Some people have the impression that Christianity tells people to pray for those who are sick or in need at the expense of doing something practical about their needs. This impression is incorrect in two ways: its substance is incorrect, for the Bible teaches us to act as well as to pray, but it also mistakenly assumes that prayer is ineffective.
The Bible emphasizes putting one's faith into action by doing good deeds, not just thinking nice thoughts or saying nice things:
If anyone has material possessions and sees his brother in need but has no pity on him, how can the love of God be in him? Dear children, let us not love with words or tongue but with actions and in truth. (1 Jn 3:17-18)
Suppose a brother or sister is without clothes and daily food. If one of you says to him, "Go, I wish you well; keep warm and well fed," but does nothing about his physical needs, what good is it? In the same way, faith by itself, if it is not accompanied by action, is dead. (James 2:15-17)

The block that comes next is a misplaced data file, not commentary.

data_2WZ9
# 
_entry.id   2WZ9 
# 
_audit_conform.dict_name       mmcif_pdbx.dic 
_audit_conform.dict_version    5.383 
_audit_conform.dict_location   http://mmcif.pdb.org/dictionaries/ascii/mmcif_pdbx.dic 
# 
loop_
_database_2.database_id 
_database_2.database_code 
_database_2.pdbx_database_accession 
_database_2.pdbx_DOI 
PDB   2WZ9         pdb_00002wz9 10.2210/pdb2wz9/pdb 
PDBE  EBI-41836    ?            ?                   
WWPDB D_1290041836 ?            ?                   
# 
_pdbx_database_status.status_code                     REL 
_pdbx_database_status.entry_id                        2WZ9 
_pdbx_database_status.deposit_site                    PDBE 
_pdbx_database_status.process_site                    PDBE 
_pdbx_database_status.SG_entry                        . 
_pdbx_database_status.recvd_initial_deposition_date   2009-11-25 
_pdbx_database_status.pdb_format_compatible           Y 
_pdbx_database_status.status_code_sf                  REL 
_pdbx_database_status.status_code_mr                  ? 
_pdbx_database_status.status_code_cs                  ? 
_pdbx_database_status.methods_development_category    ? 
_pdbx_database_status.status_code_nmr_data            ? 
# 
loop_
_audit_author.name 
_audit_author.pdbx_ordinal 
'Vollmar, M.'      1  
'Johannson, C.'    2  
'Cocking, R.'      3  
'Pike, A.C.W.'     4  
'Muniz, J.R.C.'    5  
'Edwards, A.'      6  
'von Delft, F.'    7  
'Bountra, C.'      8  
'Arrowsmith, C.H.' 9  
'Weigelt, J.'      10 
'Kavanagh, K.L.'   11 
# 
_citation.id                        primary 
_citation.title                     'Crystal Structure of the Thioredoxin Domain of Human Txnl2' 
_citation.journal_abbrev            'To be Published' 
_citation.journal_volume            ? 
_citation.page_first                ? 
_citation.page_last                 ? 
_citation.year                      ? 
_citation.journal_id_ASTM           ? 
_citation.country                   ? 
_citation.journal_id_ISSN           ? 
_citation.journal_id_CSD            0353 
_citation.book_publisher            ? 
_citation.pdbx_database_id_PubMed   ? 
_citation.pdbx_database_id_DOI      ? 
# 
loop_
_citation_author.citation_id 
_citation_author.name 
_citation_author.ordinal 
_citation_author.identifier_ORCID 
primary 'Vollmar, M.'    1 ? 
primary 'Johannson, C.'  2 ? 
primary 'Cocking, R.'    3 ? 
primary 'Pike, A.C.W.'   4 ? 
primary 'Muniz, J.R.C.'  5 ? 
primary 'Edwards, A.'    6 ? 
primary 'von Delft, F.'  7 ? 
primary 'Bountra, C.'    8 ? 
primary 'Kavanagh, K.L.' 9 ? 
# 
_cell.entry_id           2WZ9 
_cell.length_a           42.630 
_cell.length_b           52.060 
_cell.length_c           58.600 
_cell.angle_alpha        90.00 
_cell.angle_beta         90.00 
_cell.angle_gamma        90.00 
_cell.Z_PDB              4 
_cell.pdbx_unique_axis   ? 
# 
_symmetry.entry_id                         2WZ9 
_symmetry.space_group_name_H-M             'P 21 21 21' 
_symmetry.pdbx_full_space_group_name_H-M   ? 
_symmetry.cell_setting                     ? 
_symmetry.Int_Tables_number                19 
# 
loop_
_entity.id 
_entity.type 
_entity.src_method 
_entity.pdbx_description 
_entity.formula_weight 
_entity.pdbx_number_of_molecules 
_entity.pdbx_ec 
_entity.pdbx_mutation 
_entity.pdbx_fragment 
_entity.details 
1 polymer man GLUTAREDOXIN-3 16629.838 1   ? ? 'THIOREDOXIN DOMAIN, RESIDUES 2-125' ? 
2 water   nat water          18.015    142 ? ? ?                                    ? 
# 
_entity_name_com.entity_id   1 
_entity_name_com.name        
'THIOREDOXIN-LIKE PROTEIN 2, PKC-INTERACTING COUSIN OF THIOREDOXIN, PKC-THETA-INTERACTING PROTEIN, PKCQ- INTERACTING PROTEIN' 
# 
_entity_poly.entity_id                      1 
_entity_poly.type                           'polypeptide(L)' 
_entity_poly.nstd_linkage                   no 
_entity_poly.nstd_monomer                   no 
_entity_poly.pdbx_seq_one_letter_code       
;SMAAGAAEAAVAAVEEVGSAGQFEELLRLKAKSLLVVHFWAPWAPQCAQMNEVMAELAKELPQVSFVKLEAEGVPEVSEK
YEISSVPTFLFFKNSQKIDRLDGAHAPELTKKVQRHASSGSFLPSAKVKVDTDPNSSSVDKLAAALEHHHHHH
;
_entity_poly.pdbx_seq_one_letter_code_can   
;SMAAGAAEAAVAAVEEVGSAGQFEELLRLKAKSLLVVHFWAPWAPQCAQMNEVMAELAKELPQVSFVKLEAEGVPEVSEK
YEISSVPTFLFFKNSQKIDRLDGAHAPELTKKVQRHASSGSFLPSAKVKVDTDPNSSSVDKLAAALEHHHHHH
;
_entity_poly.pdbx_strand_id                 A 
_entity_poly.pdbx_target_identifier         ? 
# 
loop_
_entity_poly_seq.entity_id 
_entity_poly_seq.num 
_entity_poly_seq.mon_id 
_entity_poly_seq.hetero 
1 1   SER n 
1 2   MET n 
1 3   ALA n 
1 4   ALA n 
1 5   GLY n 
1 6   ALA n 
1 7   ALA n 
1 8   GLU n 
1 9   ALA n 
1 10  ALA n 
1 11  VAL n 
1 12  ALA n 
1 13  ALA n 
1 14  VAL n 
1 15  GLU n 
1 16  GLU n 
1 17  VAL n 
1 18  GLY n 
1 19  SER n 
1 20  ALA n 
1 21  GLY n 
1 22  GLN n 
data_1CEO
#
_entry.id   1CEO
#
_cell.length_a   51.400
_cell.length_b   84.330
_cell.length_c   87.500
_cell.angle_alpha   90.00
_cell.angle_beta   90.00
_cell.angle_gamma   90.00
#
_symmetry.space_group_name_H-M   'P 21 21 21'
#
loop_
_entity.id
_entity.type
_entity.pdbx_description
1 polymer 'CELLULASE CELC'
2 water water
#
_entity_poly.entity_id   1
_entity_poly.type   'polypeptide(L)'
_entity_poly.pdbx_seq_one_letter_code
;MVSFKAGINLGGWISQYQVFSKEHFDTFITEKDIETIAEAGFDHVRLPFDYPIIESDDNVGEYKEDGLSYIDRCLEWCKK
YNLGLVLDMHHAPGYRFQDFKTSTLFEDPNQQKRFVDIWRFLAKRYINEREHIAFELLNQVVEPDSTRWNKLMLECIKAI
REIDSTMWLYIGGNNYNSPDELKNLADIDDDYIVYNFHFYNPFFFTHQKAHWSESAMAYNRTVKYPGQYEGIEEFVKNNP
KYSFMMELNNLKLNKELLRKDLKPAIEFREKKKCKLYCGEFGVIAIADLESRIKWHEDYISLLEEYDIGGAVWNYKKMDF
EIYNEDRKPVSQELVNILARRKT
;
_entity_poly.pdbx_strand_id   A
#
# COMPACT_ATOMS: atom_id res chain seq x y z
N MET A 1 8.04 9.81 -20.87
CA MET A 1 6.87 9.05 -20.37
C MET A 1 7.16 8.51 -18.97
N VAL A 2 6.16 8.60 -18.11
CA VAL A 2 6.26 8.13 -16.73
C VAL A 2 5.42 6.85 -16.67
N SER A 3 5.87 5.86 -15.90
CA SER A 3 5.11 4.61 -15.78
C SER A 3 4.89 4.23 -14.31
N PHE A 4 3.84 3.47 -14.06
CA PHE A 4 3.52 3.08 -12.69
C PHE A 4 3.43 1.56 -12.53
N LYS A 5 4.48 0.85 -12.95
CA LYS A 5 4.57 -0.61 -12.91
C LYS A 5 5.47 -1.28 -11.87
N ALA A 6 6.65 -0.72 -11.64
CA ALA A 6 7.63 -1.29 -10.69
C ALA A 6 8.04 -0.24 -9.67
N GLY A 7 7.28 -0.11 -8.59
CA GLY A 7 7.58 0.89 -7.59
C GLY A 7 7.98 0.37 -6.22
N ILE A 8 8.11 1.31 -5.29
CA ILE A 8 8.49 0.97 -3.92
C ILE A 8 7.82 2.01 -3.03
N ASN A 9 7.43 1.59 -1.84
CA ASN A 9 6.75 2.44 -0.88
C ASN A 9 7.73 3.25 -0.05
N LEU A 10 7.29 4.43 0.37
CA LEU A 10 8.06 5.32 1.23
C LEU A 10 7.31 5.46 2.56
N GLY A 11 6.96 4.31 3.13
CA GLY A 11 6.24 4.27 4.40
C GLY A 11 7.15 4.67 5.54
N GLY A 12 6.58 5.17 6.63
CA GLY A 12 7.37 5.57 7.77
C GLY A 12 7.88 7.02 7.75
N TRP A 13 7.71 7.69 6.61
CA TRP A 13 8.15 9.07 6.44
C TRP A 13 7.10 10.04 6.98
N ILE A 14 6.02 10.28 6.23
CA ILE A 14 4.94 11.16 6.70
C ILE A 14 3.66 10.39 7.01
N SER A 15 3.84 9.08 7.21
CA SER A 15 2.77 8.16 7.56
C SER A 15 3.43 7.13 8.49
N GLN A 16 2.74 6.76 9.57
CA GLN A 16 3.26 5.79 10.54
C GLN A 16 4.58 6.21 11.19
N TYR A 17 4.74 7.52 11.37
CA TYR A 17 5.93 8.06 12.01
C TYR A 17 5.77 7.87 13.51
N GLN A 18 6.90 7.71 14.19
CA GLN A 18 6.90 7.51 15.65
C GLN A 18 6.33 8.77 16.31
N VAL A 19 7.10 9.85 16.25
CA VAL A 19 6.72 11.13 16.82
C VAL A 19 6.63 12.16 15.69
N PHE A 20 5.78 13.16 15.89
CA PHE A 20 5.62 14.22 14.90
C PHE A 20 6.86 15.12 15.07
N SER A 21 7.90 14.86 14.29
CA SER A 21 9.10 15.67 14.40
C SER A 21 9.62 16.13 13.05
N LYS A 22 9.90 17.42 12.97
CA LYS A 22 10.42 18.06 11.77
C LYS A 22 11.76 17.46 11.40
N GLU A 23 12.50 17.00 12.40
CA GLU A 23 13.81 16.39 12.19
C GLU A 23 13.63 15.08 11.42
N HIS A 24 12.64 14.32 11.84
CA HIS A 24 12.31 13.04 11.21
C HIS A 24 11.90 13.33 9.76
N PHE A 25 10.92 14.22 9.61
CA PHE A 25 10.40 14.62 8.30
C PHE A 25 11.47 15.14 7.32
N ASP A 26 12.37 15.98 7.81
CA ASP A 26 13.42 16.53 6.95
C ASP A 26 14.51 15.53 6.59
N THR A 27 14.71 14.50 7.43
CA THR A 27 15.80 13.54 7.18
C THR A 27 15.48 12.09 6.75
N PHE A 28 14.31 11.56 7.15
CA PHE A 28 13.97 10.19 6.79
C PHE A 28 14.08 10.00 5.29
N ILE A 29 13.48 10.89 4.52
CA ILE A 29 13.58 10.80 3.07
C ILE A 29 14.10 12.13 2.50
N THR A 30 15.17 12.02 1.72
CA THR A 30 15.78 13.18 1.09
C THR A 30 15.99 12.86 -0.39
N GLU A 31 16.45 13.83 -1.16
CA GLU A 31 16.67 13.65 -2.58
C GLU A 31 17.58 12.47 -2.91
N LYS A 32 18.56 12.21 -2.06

Jesus' life and teaching included both prayer and action. Presumably, if God meant for us to spend all of our time praying, Jesus would have spent all his time praying for people instead of going out to help and teach them. Although Jesus devoted plenty of time to prayer, it was not the only thing he did. In fact, he taught that we should not pray long redundant prayers in an effort to be heard by God or impress others (Mt 6:7-8, Lk 20:47).
Why then does the Bible emphasize prayer? Why would prayer do any good? By praying, we are asking the omnipotent and loving God of the universe to intervene and provide help to those who need it; he is both able and willing to answer these prayers (Mt 7:7-11). When God waits for us to make a request and then responds to it, rather than fulfilling the need before we ask, he is interacting with us and teaching us about himself: that he does love us and care for our needs, and that he is faithful and will respond to us when we ask him for what is good.